Skip to Main Content

Product Description

This commentary is especially useful for pastors and teachers who know that the members of their audiences use a variety of different English versions. It is also a helpful tool for serious students of the Bible, including laypeople and seminary students. In addition to this passage-by-passage commentary, the reader is introduced to the art of textual criticism, its importance for studying the New Testament, and the challenges translators of English versions face.
Presented in a clear, easy to read manner. All major English translations are surveyed and tabulated.

Product Details

Trim Size:
6 x 9 in.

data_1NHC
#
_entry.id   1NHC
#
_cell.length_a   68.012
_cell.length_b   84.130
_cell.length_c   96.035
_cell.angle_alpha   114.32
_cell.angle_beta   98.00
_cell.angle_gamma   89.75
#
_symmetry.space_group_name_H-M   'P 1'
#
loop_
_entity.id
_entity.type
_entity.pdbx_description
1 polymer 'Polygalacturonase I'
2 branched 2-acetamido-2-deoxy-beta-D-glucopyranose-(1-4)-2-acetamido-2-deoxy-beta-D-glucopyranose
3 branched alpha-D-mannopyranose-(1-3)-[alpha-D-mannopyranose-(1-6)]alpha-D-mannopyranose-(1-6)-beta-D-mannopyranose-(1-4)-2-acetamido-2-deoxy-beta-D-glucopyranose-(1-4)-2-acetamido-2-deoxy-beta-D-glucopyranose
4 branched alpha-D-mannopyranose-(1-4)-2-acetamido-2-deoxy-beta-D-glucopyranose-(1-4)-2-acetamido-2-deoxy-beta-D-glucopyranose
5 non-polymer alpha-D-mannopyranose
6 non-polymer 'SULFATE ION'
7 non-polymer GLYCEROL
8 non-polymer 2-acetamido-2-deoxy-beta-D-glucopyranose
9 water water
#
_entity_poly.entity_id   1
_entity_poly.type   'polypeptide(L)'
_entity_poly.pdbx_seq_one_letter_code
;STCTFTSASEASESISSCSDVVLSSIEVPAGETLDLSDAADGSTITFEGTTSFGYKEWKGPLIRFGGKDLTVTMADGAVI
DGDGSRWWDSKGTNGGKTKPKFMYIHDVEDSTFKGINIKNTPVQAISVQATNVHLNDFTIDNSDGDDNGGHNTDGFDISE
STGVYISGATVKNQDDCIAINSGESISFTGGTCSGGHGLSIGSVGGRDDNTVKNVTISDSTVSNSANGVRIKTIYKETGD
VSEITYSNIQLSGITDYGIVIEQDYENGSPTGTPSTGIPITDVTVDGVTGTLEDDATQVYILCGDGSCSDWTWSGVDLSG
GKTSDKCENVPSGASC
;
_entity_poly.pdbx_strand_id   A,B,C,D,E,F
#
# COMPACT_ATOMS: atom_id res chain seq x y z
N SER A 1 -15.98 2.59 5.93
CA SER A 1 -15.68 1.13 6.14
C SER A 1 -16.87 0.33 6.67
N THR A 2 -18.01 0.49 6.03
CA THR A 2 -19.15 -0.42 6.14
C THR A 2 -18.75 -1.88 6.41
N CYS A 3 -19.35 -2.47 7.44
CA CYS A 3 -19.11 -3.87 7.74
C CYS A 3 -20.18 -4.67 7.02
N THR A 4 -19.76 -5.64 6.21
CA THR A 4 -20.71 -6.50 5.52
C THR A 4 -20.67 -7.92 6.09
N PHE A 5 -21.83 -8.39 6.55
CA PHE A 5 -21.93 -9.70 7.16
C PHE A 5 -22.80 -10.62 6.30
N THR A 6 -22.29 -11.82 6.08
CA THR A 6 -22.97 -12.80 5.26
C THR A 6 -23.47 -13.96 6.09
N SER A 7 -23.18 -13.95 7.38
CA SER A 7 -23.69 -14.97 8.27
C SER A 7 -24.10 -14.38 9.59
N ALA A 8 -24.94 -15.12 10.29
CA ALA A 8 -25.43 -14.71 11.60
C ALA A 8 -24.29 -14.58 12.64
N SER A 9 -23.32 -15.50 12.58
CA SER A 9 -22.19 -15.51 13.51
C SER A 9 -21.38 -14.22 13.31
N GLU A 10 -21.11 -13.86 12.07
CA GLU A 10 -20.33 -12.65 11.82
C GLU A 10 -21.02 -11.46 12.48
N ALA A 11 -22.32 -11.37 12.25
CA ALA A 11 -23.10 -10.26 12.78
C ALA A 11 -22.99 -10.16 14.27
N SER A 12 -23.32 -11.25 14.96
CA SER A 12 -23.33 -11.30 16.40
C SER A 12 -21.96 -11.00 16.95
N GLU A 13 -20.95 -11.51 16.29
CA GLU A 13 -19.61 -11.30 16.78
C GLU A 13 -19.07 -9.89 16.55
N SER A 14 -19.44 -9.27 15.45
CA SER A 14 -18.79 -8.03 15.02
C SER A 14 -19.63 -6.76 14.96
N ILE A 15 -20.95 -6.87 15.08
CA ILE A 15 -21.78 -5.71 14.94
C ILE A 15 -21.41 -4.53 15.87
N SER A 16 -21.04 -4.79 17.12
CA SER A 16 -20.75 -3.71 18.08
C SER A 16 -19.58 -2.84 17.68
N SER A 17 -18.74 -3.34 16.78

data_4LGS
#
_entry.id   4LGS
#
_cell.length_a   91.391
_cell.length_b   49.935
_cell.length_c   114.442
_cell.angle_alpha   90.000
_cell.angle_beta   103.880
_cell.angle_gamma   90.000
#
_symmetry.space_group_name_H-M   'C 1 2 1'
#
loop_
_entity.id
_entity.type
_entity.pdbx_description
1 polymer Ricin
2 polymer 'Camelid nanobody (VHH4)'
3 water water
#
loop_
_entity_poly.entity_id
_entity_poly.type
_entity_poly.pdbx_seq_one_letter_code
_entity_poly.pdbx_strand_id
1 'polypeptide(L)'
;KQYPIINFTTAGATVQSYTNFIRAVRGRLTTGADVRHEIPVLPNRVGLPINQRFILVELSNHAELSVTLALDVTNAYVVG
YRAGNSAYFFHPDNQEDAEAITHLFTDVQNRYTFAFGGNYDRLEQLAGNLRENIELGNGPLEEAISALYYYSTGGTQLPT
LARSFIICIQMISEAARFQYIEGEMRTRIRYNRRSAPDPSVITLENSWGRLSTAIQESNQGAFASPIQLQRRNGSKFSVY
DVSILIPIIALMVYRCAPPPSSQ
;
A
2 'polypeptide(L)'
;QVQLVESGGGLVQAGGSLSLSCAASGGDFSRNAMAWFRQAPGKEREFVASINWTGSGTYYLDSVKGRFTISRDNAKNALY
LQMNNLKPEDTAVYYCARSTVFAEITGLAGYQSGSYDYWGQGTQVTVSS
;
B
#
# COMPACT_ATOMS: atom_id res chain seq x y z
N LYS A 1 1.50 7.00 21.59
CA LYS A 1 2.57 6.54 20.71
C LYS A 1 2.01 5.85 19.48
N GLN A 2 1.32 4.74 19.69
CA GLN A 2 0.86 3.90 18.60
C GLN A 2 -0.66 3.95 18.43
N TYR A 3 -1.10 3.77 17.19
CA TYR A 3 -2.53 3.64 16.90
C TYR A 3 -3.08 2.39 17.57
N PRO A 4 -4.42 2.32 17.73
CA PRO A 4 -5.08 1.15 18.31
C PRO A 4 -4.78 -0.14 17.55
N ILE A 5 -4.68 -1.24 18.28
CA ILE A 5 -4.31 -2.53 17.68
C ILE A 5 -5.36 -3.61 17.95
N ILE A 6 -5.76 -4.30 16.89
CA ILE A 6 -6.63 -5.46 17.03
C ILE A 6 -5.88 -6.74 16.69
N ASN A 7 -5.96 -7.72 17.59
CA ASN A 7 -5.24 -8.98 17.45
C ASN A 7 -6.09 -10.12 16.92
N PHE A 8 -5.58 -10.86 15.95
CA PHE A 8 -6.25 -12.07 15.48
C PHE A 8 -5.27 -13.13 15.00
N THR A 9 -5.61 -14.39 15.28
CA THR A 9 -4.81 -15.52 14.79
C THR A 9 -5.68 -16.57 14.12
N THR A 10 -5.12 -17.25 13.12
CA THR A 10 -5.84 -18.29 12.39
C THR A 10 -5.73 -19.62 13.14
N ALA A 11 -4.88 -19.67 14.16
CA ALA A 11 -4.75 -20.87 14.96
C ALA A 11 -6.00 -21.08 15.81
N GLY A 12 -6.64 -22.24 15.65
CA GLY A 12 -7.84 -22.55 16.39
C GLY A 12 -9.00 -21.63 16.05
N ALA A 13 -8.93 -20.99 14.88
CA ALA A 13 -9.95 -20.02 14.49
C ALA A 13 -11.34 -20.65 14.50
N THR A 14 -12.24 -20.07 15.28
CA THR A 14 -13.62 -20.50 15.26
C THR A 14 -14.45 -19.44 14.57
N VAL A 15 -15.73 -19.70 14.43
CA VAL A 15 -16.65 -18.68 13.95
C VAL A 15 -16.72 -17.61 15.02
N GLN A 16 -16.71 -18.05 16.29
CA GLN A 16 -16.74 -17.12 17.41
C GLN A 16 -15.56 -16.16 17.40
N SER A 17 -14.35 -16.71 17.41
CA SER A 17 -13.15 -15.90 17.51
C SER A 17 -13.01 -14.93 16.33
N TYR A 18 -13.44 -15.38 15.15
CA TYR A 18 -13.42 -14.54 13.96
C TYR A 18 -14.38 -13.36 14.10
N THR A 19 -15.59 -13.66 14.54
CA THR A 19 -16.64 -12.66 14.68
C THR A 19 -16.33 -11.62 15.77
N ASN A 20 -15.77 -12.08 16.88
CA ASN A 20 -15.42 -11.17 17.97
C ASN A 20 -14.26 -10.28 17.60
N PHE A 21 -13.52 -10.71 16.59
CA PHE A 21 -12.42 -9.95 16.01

I have always been intrigued by textual criticism and the study of how we got our Bible. The Bibles we have today are the descendants of hand written manuscripts, written on papyri, vellum or paper, and in either large (uncial) or small (miniscule) letters. Those manuscripts were written originally in Hebrew, Greek or Aramaic, and later translated into Latin, Syriac, Coptic, Armenian, and other languages. Today we have English Bibles finely produced from the magic of printing presses and publishing houses. But how can we know that these Bibles accurately represent what was originally written? This is where textual criticism comes in a highly disputed field, especially in today's skeptical age. Textual scholars referred to as critics, take the time to compare all the hand written manuscripts that have been preserved down to our day. Using various methods of comparing, contrasting and evaluating the readings of numerous manuscripts (over 5700 for the NT!), they help guide today's church in deciding which textual variants are the likely original readings. Philip Comfort is one of these scholars, and he has provided a fabulous resource for Bible scholars, pastors, and others to study the textual data on all the 3,000 or so places in the New Testament where we find textual variants that may affect the Bible translations we have in our hands. Comfort focuses primarily on the variants which result in differences between the various English Bible versions in use today (KJV, NKJV, NASB, NIV, ESV, HCSB, NLT, TNIV, NRSV, etc.). He also highlights some of the intriguing variants and places where the Western family of manuscripts often expands the text. What makes Comfort's work so especially valuable is that his discussion is all in English! He discusses the Greek and other languages, but is mindful of the non-technical, English speaking reader. This makes New Testament Text and Translation Commentary (NTTTC) very accessible, opening up the intricacies of textual critical studies to the average Bible student. Read the complete review at my blog.